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Why Do Children Lie and How to Deal With It!

There isn’t a parent in the world that doesn’t have high expectations of their child. Who doesn’t want to raise a perfect child, ideal in every way? In addition to this, there’s isn’t a child in the world that hasn’t lied in his entire life. When we find our child lying about something or bending the truth in some way, we tend to let it reflect upon our parenting style. ‘What did we do wrong?’ or ‘We didn’t raise him to be like this’ are some of the questions that cast doubts on our parenting methods.

Rather than beating yourself up about finding out about this side of your darling, let’s break it down to WHY, WHEN, HOW of the whole situation. Whether it is a simple and innocent white lie or an elaborate ruse to hide the truth, the issue CAN be resolved. And finding a resolution is important because if the lying trait of a child isn’t addressed properly, it may develop into something more serious in the later years.

 

WHY do children lie?

A child learns to lie without the express intention of sabotaging the truth. Think of it as a way of satisfying one’s curiosity. Children learn to lie around three years of age. The usual thinking process in their minds while lying is either to get out of a particular situation, avoid the consequences of his actions or simply to seek attention. Most often than not, being parents to a child that lies isn’t a reflection on our parental abilities and capabilities. But having said that, it wouldn’t be wise to always shrug responsibility towards a child who lies constantly. The question to ask ourselves is whether any of our actions or behaviours is prompting the child to take a path away from the truth? And more often than not, a child lies just to make his parents happy.

 

WHAT kind of lies do children tell?

Children have an active imagination and they tend to look at the world a little differently than adults. In their innocent minds, the line between reality and fantasy is often blurred and the untruths they speak are an extension of the same. They can start off by spinning tales like ‘ My father has ten cars’ or ‘No, I didn’t eat the pack of cookies, the cat did.’ Sometimes, lies are a way of dealing with a particularly unwanted situation. For example, a child may develop an imaginary friend if he’s lonely. And sometimes, a child might lie to change the outcome of his actions by wishful thinking. For example, when a child says he didn’t do it and his cat did it, the child merely wishes that his cat and not he who did it.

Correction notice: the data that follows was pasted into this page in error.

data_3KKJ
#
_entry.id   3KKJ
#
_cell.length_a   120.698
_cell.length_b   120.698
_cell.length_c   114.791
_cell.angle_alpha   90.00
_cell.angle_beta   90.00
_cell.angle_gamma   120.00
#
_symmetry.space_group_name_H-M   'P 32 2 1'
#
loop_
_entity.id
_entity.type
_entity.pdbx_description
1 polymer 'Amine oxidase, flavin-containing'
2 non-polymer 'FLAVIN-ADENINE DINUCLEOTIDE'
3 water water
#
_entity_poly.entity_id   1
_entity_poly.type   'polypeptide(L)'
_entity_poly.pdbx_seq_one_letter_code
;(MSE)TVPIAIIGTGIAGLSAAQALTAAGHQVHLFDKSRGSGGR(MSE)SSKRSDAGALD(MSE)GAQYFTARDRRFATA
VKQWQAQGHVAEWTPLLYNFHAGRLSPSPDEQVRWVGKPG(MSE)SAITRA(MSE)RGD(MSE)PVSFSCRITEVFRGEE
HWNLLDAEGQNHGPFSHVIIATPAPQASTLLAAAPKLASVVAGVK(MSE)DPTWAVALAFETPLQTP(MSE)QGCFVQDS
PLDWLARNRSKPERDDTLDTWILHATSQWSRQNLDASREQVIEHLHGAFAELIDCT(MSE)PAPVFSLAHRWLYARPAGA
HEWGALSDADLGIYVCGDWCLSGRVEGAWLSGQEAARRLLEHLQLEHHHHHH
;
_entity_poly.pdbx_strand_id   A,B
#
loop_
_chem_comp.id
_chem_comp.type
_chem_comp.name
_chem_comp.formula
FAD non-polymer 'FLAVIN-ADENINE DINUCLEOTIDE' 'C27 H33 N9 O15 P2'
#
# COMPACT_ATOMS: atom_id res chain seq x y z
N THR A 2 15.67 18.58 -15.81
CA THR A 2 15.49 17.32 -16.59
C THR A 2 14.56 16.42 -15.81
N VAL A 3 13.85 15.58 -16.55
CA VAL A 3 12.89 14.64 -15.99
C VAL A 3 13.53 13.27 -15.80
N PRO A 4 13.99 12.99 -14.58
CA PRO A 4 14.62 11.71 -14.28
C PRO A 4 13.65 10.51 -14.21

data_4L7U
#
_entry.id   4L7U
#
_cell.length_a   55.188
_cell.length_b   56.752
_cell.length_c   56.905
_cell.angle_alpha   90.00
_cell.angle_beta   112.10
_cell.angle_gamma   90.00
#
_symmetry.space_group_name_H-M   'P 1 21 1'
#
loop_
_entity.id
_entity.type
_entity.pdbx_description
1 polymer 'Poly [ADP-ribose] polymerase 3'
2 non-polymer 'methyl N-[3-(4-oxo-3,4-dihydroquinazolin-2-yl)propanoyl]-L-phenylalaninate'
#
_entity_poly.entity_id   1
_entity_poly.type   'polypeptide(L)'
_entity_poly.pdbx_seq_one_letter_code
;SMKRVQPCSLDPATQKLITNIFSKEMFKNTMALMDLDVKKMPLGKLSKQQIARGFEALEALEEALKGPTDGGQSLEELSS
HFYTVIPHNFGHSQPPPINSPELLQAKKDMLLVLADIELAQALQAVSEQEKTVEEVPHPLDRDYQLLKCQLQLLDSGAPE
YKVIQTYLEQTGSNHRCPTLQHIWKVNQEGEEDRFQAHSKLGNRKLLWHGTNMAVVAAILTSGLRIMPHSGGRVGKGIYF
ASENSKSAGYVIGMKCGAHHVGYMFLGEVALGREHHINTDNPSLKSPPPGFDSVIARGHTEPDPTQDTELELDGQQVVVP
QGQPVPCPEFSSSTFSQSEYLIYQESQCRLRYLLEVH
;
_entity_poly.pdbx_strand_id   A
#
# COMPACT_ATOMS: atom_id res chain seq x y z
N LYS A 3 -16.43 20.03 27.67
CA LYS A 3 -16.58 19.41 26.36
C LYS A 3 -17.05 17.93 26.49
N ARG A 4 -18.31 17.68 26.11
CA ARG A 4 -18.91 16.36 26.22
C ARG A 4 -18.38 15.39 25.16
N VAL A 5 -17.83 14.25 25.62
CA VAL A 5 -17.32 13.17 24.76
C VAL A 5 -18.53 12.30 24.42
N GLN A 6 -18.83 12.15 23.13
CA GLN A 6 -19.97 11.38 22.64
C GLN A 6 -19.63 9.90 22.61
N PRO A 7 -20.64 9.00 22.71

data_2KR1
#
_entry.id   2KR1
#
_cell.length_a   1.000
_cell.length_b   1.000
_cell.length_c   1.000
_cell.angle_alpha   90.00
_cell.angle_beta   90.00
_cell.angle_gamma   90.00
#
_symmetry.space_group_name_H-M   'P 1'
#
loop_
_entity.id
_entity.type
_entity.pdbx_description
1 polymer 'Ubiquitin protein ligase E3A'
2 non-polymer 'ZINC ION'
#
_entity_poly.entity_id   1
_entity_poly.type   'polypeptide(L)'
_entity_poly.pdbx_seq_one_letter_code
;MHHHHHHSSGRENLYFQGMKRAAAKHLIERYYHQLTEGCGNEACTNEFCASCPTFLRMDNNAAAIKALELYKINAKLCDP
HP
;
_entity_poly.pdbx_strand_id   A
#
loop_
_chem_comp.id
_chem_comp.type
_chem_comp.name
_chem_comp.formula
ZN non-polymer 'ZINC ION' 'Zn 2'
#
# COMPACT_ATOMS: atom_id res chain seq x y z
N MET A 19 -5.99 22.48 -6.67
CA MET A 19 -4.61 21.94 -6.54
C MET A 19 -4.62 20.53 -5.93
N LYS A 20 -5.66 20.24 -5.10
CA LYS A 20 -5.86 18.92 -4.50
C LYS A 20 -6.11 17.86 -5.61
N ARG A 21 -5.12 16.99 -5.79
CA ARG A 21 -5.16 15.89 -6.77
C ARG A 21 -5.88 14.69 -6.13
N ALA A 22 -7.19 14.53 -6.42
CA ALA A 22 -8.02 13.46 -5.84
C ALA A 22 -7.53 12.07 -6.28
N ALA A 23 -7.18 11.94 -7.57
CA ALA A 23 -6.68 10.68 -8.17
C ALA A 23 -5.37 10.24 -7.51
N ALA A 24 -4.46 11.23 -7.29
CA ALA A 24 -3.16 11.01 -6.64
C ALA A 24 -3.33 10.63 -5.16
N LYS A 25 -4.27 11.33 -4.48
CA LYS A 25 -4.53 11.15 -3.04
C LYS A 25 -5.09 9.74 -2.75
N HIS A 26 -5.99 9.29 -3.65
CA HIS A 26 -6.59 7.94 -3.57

HOW to deal with the situation?

The first step towards dealing with a child that lies or has been lying is to acknowledge the fact that lying is a very normal part of a child’s development. The first time is always difficult to handle and we, as parents, tend to feel betrayed and frustrated. DON’T BE! Instead of engaging in a knee-jerk reaction and reprimanding the child, it is better to take a deep breath and analyze why the lying took place in the first place. Here are a few ways to go about it.

  • Talk to your child and understand why he did what he did. If the child lied to you about finishing his dinner when in reality, the food ended up in the trash, ask him if he didn’t like the food or ask beforehand what he would like for dinner.
  • A good way will be to always emphasize the importance of honesty. Build a system where you praise your child regularly when he tells the truth or owns up a mistake.
  • Supporting your child goes a long way in deterring your child from being dishonest. Say, your kid broke a glass. Rather than confronting him with a stern question about why he broke the glass or why was he so careless, a child is reassured when we tell him that it’s ok and that accidents happen and that we have to be more careful in the future or let’s clean up the mess together.
  • If your child has a habit of bragging, it could be his way of seeking attention and admiration from you. When your child does a good job, make sure he is appreciated and praised. This way, he learns that good work is appreciated and he doesn’t have to invent stories to be valued and praised.
  • Often a child lies when he is unsure or confused about what is acceptable and what is not. As parents, we have to be clear about rules about what is acceptable and reinforce them. Let the child know that lying is NOT ok and it comes with consequences, sometimes serious ones. It is important for the child to know that telling the truth builds trust and lying destroys it.
  • When you find out that your child hasn’t been honest, rather than discipline him or lecturing him about it, a good way is to take the help of different media. It could be a book, a song, or a video that sends the message of being truthful and honest. A playful way goes a long way in making the child realize these important values.

A child learns more watching his parents rather than being told what to do. If your child routinely witnesses his parents not being truthful, he might feel that being untruthful is alright. Usually, lying isn’t the biggest problem in a child’s growing years, how we respond to this aspect and work towards overcoming it is. Happy parenting!

About The Author

Shweta is the Strategic Designer & Chief Editor for News Shuttle. Writing has been a passion with her and she hopes that this endeavour will help kids learn and have fun at the same time.

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